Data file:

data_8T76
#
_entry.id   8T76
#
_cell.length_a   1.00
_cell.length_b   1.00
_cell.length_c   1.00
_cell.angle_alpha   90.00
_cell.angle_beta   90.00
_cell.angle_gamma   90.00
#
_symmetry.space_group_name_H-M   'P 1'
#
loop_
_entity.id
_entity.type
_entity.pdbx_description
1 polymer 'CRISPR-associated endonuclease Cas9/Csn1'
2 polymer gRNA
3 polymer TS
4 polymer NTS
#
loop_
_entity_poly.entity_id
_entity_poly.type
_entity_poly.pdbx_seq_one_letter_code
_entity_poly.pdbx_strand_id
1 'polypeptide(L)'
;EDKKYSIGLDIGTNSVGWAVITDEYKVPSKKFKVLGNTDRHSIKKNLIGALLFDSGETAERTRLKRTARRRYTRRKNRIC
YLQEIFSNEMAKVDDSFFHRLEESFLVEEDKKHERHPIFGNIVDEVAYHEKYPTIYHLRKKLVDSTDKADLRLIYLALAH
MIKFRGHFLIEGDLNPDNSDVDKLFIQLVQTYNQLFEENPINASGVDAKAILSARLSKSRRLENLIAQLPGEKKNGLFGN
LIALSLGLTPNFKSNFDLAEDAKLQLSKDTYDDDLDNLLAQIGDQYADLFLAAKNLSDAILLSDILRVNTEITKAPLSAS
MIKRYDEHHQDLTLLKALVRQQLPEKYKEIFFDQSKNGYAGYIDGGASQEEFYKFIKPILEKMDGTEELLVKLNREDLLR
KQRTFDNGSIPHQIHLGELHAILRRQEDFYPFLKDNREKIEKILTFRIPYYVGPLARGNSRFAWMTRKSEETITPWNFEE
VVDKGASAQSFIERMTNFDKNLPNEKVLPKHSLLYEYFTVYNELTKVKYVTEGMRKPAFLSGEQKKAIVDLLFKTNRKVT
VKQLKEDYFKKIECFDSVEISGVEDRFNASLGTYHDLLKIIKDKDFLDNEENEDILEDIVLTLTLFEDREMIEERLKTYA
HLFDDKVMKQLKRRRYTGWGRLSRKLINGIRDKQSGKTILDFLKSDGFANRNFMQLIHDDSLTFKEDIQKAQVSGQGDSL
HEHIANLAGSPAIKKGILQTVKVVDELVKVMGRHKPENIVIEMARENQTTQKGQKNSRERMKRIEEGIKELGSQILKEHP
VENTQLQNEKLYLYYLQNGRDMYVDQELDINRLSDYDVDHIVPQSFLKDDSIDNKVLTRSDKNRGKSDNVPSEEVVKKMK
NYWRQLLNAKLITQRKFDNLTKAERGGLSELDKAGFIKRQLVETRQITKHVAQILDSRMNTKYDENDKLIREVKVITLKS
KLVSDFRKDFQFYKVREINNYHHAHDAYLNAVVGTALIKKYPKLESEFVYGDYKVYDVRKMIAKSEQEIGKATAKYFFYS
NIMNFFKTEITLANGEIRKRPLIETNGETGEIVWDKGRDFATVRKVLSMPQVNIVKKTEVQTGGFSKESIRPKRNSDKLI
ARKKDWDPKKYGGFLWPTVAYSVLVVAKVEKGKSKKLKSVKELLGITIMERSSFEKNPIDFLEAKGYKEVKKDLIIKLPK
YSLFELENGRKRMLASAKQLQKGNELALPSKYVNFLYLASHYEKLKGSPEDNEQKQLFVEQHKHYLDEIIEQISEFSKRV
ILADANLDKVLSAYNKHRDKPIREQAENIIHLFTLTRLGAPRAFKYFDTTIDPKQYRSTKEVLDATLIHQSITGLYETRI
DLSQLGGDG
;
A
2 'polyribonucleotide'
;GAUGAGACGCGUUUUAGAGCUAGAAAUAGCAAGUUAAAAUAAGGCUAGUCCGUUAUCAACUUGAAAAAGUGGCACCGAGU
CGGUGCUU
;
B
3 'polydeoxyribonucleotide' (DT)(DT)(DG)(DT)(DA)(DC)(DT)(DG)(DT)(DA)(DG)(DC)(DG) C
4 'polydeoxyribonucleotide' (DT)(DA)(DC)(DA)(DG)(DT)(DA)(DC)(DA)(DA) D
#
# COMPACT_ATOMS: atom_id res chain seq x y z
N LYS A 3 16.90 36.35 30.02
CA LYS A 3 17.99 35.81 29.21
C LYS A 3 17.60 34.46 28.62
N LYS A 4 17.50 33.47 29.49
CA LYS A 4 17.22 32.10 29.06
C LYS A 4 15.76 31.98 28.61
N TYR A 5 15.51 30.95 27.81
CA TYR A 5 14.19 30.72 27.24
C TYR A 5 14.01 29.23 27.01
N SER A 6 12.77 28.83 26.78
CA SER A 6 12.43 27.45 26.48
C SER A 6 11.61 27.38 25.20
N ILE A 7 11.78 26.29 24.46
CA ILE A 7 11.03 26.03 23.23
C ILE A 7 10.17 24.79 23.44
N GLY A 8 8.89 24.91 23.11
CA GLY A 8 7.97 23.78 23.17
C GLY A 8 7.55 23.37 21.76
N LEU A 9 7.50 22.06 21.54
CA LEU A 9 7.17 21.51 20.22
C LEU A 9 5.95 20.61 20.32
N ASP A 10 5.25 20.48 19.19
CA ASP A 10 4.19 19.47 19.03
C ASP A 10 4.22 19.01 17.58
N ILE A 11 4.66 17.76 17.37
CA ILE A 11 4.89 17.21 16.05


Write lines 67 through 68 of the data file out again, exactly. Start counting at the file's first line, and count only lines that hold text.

N SER A 6 12.77 28.83 26.78
CA SER A 6 12.43 27.45 26.48